We sometimes wonder why some extractive industry companies perform better than others in putting words into action regarding corporate social responsibility. There are no miracles, but here are some ideas that have guided the On the Ground experts at Boréalis in recent years.
Assessment of the Situation
As a first step, one must take the time to evaluate the business objectives of the company. This critical step is often overlooked. However, it avoids many mistakes along the way. Each situation has its own characteristics and there is no universal solution. The company management must consider the effects of the company’s activities, both on the communities and on the company itself. For example, if a company wishes to conduct geo-seismic research in a region, it must consider whether its knowledge of the territory is adequate, if data already exists, and so on. It must also consider its experience with the concerned communities and the experience of these communities with mining, oil and gas industries. Communities that have had good past experience will probably be more receptive than those that experienced conflicts.
One must next establish a plan of action. This includes questions about how to manage stakeholders, how to contact communities, etc. One must identify the key messages to be communicated and the processes to be implemented. At this stage one is trying to better understand what has already been accomplished and what remains to be done. At Boréalis, we try to identify good practices that have been successful elsewhere in the world that could help the company achieve social acceptability of the project. In general, our customers have already established processes that suit their situation. We therefore look to see how we can intervene to complete the job.
One must plan for the resources required. Very often one must hire local personnel. In some cases, the company will employ a placement firm to meet the needs. In others, it is best to hire experts who will provide timely support to the company. Boréalis offers such expertise through its On the Ground service.
Implementation of the Plan
Subsequently, the implementation of the action plan will require particular attention from managers. Implementing new processes and best practices almost always involves organizational change, and even a change in corporate culture. This is therefore a crucial step, because it is easy to fall back into old habits! Companies that are the most successful in this transition are generally those whose leaders are firmly committed to the change.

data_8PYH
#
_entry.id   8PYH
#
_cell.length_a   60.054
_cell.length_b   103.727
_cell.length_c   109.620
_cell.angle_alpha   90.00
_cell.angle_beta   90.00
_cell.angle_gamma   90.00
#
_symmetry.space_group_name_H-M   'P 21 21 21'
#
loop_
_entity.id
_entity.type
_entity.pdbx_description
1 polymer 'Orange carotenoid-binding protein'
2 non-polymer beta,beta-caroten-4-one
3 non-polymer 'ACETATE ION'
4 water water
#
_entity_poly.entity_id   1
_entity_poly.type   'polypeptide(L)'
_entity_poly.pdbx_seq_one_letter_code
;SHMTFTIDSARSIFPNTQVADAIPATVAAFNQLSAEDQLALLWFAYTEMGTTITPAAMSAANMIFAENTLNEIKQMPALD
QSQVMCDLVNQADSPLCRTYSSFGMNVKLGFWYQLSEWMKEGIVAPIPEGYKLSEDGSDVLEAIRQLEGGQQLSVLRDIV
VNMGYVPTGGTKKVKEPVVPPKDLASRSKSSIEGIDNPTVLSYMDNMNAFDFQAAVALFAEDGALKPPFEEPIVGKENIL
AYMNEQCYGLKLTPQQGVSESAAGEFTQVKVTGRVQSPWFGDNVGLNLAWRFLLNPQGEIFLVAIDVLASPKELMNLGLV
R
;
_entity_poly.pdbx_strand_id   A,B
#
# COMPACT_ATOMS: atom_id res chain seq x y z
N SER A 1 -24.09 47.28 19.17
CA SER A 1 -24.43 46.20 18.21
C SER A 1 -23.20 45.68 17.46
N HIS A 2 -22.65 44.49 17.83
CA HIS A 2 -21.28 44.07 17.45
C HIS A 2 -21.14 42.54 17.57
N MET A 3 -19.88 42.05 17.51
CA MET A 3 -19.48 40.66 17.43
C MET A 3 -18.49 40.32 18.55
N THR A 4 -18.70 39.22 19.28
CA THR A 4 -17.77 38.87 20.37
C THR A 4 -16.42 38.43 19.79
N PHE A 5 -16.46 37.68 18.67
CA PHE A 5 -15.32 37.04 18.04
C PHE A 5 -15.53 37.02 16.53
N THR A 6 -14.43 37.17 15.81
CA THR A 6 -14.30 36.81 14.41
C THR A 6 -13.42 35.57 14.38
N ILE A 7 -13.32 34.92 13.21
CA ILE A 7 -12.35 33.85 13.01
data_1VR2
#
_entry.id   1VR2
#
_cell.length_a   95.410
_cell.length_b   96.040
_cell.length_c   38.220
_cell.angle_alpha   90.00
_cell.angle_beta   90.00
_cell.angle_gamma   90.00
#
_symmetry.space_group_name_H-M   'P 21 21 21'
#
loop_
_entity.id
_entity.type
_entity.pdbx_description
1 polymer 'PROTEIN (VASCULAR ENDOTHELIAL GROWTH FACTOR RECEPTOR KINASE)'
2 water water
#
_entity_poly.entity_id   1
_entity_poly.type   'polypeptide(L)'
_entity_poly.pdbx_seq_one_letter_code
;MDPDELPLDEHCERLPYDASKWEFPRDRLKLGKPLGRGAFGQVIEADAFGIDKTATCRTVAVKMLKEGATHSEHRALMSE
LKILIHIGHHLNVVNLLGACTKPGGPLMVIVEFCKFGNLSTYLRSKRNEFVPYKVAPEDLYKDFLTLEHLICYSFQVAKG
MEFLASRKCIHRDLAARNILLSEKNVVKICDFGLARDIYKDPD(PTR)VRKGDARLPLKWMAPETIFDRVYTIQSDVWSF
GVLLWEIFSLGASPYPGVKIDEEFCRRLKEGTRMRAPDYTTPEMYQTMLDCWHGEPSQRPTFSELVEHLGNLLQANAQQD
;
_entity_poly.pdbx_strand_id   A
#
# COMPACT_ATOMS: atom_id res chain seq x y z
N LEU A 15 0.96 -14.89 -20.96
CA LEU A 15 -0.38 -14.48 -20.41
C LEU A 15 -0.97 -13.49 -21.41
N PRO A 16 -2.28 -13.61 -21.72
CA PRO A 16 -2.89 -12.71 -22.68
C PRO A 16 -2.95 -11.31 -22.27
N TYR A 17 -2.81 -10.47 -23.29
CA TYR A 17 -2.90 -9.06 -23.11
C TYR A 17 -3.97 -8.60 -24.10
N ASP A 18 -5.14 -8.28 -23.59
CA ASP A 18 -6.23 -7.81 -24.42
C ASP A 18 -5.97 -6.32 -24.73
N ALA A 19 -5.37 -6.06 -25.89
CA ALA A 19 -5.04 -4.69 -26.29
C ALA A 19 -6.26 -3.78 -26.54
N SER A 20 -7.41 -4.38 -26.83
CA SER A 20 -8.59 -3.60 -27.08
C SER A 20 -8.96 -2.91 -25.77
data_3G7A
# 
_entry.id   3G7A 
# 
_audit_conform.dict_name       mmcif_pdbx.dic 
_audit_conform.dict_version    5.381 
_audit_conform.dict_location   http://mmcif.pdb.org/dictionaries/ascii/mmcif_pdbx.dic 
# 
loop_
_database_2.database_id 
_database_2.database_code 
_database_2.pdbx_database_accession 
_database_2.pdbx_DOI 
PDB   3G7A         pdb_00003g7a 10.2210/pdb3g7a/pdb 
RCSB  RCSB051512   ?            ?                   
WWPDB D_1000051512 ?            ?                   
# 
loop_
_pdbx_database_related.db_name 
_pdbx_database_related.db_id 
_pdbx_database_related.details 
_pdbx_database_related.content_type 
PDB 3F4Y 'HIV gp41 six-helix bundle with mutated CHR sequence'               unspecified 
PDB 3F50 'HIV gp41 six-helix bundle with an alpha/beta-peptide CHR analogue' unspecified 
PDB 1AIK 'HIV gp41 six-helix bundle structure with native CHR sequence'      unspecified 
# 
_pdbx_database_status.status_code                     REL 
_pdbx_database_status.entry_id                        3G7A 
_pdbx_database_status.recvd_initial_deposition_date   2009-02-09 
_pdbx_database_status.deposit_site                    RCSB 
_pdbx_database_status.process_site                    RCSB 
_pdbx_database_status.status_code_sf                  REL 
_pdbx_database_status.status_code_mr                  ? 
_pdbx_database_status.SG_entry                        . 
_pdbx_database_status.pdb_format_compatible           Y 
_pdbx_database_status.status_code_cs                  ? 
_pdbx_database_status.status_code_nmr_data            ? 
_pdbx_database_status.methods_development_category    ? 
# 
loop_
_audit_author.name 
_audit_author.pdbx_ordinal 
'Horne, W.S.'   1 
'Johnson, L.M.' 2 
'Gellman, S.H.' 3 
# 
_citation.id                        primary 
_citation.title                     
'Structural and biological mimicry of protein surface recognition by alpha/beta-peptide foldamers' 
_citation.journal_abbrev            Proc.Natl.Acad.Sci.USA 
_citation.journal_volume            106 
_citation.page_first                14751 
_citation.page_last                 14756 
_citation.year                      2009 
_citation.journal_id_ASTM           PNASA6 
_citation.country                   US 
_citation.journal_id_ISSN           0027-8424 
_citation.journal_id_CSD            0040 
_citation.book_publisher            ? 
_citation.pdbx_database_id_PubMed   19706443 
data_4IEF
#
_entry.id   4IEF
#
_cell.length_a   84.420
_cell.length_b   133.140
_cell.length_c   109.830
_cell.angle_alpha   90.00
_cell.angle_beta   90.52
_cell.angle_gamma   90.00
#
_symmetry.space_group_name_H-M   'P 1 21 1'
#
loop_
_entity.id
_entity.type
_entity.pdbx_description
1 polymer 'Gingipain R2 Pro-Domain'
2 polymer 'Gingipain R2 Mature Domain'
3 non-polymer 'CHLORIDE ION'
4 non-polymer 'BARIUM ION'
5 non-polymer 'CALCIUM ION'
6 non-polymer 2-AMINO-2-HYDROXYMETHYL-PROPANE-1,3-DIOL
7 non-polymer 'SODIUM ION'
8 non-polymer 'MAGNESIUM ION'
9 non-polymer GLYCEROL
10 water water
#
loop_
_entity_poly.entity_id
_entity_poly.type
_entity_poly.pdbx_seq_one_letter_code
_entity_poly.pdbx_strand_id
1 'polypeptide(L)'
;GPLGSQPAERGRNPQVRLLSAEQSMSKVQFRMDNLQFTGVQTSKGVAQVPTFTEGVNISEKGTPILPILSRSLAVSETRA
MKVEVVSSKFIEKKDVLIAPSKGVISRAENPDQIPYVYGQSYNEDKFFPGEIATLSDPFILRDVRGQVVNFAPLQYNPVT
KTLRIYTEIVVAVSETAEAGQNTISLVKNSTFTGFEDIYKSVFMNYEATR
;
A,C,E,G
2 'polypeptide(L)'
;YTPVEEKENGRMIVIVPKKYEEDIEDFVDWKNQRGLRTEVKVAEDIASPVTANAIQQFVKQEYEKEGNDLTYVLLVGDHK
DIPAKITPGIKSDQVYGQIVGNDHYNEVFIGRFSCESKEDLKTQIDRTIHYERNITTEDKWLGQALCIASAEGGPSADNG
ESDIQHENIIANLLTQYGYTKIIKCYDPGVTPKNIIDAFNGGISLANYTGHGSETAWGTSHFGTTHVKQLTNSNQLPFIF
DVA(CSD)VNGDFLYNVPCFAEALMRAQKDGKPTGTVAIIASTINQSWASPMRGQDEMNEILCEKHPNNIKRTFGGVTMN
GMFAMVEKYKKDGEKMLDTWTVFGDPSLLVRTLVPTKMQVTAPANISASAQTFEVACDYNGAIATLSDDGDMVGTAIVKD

Consistency is also a desired quality. We have often seen companies that were carefully considering an action plan and the changes needed, but did not provide sufficient resources to ensure the transition. As is often the case in large projects, workers on rotation can forget to convey important information, while others are transferred to other positions, making it necessary to start all over again.
To avoid unpleasant surprises, we often advise clients to identify resource persons who will be responsible to support company managers. These resource people are also teamed with local officials who will be accountable for results. Ideally, one chooses someone who has experience in the implementation process, knows the best practices, and has enough perspective and independence to properly advise company managers. The problem is that these resource people are often difficult to find. Increasingly, large companies hire employees with experience in this, but many others do not have the required resources and must hire external consultants. In these situations, our On the Ground service is able to provide experienced specialists who can be deployed quickly.
The accompaniment period varies from one project to another, but usually is between three months and one year. External experts should be able to advise managers and employees involved in the implementation of new processes. They must also have specific indicators to assess compliance of the process. Is the information collected in the field sent to the managers? And if so, at what frequency? Is there a followup on information entered into the management system? Is the complaints process is well managed? Are we responding to plaintiffs in a timely manner? What is their level of satisfaction? The expert should be able to point out weaknesses and explain corrective measures.
Therefore, there is a guidance aspect that is very important. The expert helps employees realize that their actions have consequences in the short and medium term for the company. At the same time, the company must be careful not to develop a dependency on consultants: it is the company that must be accountable for the results and not the consultant.
At Boréalis, we believe that the expert must act as a vehicle for change: once the processes have been established and have been integrated into the organization, the expert may withdraw with the assurance that the company will be on track to achieve CSR goals.
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